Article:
Yes indeed. The honeymoon is over.
The honeymoon for the Fontana 8 that is.
Originally composed of the mayor and the councillors from Wards 1, 3, 4, 9, 10, 11, and 14, it was clear the alliance was in trouble with the defection of Denise Brown, the councillor from Ward 11. She had been a Fontana stalwart, even voting to support the mayor in his determination to continue in the job despite the criminal charges facing him, but it seems that the tongue lashing from the Ombudsman over the first dubious pre-budget meeting which she had organized, and the CRA crackdown on the mayor's “charity”, had given her pause for thought. She no longer trusted his judgement or his leadership.
That left the mayor with Bud Polhill, Joe Swan, Steve Orser, Dale Henderson, Paul VanMeerbergen, and Sandy White, not an auspicious bunch with which to work. On the other hand, from time to time Harold Usher or Bill Armstrong have been happy to jump in where Denise Brown left off. It's heady, having your colleagues court you as you hold the power of the deciding vote.
But now, with every vote at stake, every former member of the Fontana 8 is facing a dilemma. If you don't have a majority on council, why bother kowtowing to the leader? An election is imminent; pretty soon people will start to pay attention to what you're saying and doing and even how you're voting. It's time to look out for numero uno.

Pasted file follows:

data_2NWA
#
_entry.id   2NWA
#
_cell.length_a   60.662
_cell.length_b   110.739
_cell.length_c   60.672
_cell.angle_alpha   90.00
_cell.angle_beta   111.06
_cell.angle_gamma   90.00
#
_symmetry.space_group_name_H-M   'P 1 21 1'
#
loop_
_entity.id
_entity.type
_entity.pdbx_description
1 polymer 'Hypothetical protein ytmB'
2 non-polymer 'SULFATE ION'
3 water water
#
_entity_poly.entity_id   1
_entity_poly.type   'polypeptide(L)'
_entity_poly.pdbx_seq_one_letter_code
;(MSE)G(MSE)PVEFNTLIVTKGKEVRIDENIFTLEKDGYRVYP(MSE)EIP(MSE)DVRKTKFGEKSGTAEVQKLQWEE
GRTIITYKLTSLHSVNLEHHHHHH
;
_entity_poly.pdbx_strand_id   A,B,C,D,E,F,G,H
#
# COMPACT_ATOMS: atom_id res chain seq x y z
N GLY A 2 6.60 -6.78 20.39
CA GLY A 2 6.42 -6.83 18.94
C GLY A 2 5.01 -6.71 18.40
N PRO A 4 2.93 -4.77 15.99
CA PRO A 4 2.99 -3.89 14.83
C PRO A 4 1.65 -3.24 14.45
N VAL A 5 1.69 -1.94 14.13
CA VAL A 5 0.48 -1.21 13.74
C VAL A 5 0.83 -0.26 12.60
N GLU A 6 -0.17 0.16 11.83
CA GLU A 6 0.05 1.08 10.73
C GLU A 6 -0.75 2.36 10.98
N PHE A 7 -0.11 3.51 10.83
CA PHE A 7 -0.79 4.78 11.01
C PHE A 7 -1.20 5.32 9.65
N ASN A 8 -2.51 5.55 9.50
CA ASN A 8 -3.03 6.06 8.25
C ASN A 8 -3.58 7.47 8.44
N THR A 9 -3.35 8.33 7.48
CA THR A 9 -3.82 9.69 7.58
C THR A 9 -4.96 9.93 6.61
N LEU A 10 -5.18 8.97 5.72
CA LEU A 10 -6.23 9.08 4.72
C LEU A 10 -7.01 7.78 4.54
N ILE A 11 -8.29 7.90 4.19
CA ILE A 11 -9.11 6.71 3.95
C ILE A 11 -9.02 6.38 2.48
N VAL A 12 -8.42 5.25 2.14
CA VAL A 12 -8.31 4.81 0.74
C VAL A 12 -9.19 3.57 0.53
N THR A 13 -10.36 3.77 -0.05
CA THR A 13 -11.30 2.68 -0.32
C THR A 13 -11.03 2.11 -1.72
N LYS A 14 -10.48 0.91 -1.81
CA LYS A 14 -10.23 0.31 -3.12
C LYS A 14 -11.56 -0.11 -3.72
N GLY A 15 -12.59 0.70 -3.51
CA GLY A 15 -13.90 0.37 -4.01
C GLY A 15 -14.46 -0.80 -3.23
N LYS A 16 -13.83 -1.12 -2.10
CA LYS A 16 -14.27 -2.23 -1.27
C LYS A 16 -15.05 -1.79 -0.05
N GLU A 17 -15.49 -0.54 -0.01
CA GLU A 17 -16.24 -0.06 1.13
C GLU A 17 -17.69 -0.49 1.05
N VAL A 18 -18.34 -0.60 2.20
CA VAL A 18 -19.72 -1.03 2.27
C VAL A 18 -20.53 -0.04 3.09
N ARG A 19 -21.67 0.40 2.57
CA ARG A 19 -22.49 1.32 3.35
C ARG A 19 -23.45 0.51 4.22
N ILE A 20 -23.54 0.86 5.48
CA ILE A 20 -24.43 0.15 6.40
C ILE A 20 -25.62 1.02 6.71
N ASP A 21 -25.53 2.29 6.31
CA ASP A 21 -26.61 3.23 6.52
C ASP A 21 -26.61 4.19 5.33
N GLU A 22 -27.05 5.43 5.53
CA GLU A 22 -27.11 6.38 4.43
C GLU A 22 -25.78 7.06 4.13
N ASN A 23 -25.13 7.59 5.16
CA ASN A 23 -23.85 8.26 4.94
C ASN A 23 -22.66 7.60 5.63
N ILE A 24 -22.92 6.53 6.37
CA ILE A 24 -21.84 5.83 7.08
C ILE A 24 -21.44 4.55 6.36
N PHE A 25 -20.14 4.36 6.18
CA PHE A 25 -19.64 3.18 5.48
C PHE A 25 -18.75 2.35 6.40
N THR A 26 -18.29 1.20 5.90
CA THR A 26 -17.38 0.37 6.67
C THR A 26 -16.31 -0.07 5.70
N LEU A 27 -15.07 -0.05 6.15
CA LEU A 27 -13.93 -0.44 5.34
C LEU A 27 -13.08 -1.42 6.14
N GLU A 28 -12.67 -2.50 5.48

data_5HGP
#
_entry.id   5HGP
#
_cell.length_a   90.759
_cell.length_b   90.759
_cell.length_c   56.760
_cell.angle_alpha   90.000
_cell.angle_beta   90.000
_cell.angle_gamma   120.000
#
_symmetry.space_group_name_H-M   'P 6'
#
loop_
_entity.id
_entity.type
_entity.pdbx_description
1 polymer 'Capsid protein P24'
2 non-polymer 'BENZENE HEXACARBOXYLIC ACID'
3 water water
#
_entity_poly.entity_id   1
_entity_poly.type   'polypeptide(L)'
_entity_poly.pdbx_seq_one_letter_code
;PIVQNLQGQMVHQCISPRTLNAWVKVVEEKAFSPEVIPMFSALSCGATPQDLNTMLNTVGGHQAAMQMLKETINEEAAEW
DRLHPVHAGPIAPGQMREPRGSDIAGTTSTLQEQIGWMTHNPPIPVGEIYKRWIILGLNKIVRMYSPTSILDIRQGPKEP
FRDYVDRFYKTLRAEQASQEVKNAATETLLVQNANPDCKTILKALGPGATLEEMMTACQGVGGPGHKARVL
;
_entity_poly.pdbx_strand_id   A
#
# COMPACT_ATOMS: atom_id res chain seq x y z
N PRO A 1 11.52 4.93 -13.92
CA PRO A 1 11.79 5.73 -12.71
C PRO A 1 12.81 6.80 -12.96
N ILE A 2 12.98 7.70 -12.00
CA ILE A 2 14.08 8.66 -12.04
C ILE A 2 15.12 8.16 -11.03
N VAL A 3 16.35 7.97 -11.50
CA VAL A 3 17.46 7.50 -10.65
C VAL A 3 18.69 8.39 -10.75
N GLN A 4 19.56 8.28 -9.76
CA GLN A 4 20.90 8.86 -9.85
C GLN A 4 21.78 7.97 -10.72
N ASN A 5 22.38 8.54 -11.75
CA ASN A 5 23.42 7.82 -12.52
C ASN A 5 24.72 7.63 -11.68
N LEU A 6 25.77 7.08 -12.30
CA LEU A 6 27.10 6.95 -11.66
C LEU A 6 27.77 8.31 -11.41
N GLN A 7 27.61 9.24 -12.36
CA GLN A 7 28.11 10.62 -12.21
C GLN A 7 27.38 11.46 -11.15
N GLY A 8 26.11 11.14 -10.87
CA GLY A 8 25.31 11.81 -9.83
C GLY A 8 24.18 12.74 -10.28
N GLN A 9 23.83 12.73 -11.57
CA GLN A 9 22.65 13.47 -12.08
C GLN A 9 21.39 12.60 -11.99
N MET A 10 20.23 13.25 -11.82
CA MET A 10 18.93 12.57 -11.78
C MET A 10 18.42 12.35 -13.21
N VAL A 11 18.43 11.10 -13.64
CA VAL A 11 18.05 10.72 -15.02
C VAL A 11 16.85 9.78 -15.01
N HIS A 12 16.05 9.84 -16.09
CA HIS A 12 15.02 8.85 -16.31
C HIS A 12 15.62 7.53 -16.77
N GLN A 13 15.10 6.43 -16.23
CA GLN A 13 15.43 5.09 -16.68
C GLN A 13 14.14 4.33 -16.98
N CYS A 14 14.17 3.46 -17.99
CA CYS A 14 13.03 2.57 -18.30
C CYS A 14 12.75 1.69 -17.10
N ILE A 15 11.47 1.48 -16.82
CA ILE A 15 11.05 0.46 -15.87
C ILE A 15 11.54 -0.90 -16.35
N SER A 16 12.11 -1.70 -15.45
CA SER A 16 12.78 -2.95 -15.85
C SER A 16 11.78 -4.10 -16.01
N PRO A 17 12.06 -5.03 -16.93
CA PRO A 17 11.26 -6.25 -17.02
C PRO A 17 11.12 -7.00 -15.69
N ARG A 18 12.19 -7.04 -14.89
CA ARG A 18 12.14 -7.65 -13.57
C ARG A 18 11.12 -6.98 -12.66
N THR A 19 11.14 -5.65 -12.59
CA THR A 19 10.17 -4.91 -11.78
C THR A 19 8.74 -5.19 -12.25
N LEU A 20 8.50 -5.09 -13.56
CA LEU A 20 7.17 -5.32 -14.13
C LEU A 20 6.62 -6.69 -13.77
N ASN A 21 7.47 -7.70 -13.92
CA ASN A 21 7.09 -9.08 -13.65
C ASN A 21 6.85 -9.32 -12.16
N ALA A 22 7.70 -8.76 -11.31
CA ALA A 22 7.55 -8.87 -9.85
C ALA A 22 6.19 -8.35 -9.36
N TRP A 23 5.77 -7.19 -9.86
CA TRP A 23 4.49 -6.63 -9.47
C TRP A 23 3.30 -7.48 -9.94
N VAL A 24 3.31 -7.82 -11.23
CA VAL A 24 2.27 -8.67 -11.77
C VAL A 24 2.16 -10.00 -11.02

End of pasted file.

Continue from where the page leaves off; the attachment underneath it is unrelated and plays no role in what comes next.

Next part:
That's true for the mayor, too. While he had seven in tow, he could afford to humour the weaker elements. So what if Ward 9 Dale Henderson's spur of the moment motions were incomprehensible? He could give him a helping hand, put a few words in his mouth and on the record, no harm done. Henderson's vote could be counted on in the long run, at council, in a close vote.
All that ended at Monday's Investment and Economic Prosperity Committee IEPC) meeting.
“Don't give me any more shit, Dale,” an exasperated Joe Fontana said to Henderson who had expressed reluctance to support handing over $50,000 to Sunfest so that it could extend its four day summer festival to five days in celebration of its 20th anniversary.
Henderson had wondered why Sunfest couldn't simply take advantage of a “City of London” day at the Budweiser. It was a freebie, after all. Why should the city taxpayers be handing over $70,000 to Sunfest when there was an opportunity to charge admission at the Bud and make a few bucks? Besides, Sunfest was getting all kinds of supports and grants from other levels of government as well as the odd contribution from the private sector.
Promoter and member of the board of directors Don Mumford pointed out that Sunfest does have private sponsors and about half of its proceeds come from the rents paid by vendors at the event. But think of the contribution that Sunfest makes to the local economy! A quarter of a million visits to the event, many of them from out of town. It's a destination event, filling up hotels, restaurants and retail outlets.
Although Henderson, as committee chairperson Joe Swan pointed out, was wrong about the $70,000 given to Sunfest by the city each year—it's only $17,000—he was not alone in his skepticism. Ward 10's Paul VanMeerbergen had difficulty with the prospect of seeing money go to a nonprofit, even if it does have charitable status. The taxpayers had made it clear they wanted a tax freeze, he contended. Fifty thousand for a festival would be hard for them to swallow. He would be prepared to refer that to the budget discussion but not, as the mayor had suggested at the outset, support the idea, not even in principle.
Traditionally, Henderson and VanMeerbergen have been two of the mayor's strong allies, rarely departing from his wishes, especially if the outcome is less than predictable.